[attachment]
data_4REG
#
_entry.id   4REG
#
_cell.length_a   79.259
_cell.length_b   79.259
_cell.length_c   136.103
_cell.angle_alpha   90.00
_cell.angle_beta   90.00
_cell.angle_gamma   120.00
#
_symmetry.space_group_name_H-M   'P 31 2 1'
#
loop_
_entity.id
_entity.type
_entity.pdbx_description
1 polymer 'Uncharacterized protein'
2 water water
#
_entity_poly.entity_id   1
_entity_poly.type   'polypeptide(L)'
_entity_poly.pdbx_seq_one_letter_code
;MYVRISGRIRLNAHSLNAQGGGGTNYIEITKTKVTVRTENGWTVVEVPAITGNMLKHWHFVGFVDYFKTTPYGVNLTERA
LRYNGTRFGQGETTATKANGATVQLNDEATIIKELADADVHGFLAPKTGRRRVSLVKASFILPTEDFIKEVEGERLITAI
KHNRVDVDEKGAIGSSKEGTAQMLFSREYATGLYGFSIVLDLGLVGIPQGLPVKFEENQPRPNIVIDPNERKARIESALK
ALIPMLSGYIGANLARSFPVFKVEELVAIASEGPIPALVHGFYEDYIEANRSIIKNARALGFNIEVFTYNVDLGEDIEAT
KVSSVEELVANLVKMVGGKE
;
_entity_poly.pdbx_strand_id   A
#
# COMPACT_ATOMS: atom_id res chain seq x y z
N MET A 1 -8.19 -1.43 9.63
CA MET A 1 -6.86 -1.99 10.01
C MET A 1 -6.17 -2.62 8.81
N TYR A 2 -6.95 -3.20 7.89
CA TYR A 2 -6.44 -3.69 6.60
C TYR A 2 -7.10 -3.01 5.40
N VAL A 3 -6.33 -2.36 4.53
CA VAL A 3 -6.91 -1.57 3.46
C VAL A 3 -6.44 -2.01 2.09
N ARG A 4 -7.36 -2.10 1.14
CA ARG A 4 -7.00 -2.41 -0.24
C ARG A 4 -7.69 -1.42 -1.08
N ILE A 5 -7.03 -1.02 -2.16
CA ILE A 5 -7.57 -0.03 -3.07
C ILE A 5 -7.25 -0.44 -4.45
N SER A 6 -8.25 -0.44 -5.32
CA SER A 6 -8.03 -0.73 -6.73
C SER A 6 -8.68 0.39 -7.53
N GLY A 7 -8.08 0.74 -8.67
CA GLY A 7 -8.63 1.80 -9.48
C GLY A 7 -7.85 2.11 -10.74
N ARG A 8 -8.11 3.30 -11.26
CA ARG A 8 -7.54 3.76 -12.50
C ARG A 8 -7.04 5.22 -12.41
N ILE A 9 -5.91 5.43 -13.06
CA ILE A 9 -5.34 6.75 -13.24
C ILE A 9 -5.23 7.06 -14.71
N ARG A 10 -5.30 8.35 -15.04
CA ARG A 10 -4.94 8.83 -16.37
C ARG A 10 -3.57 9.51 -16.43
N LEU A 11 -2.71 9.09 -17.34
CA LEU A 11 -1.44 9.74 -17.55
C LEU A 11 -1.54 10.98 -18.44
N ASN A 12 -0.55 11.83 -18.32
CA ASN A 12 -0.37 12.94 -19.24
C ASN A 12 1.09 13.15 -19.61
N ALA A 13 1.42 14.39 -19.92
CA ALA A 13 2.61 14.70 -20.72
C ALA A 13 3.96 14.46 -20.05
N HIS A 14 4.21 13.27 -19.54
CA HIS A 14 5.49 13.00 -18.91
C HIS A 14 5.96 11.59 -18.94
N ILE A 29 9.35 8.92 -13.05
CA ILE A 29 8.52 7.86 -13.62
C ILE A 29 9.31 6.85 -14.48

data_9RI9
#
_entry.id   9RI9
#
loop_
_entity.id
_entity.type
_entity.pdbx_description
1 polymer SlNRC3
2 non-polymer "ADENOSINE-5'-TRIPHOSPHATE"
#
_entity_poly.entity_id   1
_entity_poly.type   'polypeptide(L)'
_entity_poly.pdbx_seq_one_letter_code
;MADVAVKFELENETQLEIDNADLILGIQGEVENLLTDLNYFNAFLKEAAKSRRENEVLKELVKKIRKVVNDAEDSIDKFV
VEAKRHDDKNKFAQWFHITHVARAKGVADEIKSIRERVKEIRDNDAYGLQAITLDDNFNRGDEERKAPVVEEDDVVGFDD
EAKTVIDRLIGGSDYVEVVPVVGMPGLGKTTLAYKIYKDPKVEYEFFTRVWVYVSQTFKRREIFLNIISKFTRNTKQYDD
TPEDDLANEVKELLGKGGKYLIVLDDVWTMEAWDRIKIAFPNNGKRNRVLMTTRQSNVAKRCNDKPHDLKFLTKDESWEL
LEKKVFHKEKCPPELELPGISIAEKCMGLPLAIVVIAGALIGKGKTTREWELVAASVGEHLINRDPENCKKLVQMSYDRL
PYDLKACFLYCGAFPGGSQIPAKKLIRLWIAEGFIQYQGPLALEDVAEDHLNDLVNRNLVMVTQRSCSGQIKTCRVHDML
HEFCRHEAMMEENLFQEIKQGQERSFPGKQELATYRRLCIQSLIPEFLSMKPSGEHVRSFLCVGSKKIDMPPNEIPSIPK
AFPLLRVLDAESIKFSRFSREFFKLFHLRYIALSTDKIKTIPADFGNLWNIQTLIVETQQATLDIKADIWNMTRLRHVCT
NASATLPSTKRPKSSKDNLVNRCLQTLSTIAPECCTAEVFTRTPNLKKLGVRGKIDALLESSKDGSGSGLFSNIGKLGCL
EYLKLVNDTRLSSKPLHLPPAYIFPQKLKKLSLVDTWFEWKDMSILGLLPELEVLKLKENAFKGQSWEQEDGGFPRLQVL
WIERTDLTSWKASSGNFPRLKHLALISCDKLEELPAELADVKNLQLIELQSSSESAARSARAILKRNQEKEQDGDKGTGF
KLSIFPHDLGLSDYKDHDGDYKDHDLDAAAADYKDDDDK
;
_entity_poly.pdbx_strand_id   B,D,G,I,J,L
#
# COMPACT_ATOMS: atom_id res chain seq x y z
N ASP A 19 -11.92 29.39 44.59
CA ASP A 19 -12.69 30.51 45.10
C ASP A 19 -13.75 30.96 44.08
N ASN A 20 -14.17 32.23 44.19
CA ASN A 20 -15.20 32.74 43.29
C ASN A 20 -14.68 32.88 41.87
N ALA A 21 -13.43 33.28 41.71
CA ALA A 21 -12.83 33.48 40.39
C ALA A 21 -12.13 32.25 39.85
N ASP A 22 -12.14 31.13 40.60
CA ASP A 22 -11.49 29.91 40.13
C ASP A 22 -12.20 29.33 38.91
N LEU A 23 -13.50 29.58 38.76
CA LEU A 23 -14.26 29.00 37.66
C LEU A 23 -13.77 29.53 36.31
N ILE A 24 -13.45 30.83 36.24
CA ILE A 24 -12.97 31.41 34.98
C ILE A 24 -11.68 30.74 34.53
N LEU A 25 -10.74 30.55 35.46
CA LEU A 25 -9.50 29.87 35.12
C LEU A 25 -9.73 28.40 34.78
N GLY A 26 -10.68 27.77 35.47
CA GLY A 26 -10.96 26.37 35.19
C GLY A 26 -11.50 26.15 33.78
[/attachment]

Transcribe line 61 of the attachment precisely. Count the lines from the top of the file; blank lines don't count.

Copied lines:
CA ARG A 10 -4.94 8.83 -16.37